Dash was supposed to have a baseball game yesterday, so he did his homework as soon as he got home from school, for once. Then the game was cancelled because there was so much rain last night that the field was unplayable, and there were thunderstorms forecast for this evening anyway, but there was his homework, done, and the whole evening still ahead of him.
Apart from a brief torrential shower, the storms had yet to show up, and all the kids were outside playing after dinner. Dash came rushing in after a little while declaring “I need to be Harry Potter” and put on a shirt and his Hogwarts cloak and made me tie his HP tie. (Fabulous Christmas present from loving auntie.) Then he legged it back downstairs and out again. I looked out to find five or six children on my lawn all brandishing sticks at each other and – this is vital – not hitting each other with them but waving them and yelling things like “Wingardium Leviosa!” and “Expelliarmus!”
I am really grateful to JK Rowling for writing those books, because she’s created a world that keeps children engaged in reading and in imaginary play, and that’s a wonderful thing. It’s a gift to childhood.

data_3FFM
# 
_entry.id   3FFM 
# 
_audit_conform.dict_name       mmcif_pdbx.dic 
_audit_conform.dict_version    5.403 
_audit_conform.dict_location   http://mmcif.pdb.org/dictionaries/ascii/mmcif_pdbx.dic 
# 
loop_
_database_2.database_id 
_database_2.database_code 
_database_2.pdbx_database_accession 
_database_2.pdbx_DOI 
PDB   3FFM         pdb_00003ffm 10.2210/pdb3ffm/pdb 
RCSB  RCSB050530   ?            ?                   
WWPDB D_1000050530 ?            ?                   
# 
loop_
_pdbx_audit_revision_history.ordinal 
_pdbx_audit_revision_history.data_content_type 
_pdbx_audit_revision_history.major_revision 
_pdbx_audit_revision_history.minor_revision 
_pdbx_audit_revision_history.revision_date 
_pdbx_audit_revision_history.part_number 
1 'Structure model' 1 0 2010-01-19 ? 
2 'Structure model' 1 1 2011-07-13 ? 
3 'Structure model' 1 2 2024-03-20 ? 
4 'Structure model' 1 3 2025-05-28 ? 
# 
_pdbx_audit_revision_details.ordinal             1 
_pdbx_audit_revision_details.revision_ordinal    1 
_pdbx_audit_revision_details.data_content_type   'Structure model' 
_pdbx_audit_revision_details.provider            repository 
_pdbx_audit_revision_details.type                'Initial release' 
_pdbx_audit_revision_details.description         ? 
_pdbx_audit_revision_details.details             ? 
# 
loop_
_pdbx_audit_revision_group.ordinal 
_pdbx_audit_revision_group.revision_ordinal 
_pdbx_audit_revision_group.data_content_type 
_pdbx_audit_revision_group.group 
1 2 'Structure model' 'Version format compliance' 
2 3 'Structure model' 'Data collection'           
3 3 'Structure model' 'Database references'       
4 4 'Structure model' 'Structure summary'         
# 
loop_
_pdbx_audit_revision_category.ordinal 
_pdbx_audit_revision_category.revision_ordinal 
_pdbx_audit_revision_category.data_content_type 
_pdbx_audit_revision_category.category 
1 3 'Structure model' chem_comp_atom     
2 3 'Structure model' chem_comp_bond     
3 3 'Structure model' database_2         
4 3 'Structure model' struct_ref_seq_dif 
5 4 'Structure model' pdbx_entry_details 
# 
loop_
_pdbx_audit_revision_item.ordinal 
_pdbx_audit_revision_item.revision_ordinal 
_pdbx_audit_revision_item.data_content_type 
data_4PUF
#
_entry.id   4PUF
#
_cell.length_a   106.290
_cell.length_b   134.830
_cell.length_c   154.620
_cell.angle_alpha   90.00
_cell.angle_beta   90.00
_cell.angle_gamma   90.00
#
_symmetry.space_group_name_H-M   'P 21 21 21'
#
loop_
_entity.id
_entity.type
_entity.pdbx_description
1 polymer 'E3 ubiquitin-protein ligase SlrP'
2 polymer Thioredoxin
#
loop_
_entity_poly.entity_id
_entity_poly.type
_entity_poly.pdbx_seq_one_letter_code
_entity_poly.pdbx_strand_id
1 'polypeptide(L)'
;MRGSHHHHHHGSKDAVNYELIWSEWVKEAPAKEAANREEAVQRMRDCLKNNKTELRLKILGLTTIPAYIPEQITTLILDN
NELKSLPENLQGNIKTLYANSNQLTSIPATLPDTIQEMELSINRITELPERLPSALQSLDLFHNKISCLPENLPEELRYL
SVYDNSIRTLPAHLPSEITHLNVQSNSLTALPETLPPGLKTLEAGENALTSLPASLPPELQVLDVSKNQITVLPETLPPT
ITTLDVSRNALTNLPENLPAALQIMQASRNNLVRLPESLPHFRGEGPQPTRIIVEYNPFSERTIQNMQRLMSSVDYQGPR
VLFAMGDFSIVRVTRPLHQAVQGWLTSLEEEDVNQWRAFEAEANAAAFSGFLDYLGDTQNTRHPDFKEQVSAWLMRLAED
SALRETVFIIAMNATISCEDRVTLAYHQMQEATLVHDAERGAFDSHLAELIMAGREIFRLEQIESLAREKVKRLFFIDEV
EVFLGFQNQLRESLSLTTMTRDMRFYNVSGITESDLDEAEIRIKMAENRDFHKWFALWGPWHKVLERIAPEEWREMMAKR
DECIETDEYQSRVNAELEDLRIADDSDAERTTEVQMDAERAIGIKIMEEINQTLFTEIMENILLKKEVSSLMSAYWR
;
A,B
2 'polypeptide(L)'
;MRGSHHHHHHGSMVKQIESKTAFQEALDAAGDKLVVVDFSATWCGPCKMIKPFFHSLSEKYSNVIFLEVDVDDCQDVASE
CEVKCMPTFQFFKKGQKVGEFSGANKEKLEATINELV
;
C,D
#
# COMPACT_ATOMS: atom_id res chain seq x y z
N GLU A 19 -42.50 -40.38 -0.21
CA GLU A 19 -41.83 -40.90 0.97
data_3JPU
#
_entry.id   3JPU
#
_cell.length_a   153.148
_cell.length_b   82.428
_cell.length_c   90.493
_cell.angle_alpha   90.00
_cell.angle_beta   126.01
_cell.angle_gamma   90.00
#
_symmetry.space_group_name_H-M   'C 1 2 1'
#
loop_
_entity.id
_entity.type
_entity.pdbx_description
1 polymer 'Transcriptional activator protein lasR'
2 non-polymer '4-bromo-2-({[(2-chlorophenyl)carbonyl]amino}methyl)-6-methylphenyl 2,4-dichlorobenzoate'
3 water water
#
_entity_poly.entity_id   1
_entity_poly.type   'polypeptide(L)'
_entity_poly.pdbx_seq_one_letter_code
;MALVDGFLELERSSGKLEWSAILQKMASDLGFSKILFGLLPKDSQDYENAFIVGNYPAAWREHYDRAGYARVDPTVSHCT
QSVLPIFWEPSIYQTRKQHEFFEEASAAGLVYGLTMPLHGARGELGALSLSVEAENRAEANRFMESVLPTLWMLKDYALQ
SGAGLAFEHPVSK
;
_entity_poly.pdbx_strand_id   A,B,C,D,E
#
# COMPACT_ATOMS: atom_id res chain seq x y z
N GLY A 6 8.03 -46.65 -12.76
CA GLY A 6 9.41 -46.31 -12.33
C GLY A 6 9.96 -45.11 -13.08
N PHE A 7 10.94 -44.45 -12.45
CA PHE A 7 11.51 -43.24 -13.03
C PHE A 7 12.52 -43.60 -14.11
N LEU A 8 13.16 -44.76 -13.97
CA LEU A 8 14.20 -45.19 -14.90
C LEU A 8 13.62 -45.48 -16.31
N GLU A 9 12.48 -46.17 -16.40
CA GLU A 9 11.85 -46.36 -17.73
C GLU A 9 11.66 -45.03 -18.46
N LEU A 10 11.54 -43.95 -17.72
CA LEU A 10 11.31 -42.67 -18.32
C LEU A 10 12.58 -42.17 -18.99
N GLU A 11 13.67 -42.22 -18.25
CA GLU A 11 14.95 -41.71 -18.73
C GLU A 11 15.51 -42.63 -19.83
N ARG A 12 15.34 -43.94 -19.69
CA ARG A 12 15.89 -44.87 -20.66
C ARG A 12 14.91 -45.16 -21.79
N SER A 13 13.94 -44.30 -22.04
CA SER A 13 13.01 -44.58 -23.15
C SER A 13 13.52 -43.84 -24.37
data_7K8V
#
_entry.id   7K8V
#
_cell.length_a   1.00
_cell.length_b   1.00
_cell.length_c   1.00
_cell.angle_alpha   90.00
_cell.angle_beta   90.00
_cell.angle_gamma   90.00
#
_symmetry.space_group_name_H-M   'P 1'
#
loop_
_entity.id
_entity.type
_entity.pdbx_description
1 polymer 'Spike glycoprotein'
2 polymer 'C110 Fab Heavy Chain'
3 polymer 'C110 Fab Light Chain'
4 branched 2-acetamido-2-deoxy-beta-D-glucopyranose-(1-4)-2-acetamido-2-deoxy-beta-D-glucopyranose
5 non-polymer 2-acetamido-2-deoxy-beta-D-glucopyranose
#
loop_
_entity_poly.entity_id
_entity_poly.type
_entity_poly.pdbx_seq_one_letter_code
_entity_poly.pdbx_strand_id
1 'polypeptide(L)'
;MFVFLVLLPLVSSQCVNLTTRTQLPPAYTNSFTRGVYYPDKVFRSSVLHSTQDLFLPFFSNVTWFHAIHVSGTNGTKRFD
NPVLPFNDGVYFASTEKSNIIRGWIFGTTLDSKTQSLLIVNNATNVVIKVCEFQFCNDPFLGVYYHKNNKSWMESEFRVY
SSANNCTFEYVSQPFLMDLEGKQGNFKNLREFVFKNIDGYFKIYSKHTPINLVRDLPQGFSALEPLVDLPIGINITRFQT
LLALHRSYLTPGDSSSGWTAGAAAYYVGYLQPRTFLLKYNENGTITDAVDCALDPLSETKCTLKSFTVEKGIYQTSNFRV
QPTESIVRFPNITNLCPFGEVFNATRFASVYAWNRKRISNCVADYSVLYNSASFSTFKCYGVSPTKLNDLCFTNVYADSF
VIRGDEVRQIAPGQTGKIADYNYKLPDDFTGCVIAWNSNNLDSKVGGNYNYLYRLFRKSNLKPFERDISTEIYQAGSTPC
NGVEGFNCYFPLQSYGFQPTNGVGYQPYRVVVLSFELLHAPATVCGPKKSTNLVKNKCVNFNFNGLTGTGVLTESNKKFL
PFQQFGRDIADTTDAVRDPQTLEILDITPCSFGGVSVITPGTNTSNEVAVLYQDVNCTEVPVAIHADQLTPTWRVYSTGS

This year’s baseball games are on the real field that has the snack shop and the scoreboard and a playground right beside it. On Saturday after a long time swinging and climbing by herself, Mabel felt emboldened enough to join in with a conversation and a game – or maybe she started it, I don’t know. The first I heard was when she popped up beside me with a dandelion as a gift from “the Kingdom” and invited me to come on a tour. I went to see the Kingdom, where I met the Town Crier and the King and Queen and where Mabel was known as the Architect. Their society was quite advanced, apparently. About seven children from the ages of three to ten, by the looks of it, were embroiled in the politics of the Kingdom, and how it should be run. It was a delight.
I went back to the bleachers and watched the baseball game, because though I could visit, the Kingdom was not mine to play in.
If the adults can just leave them alone; if they are away from their screens for long enough; if they have inspiration from stories that catch their imaginations; if they have nothing but sticks and mulch (and maybe a cloak) – the magic will come.
And that’s what they’ll remember and it will be their childhoods and we are doing the right thing.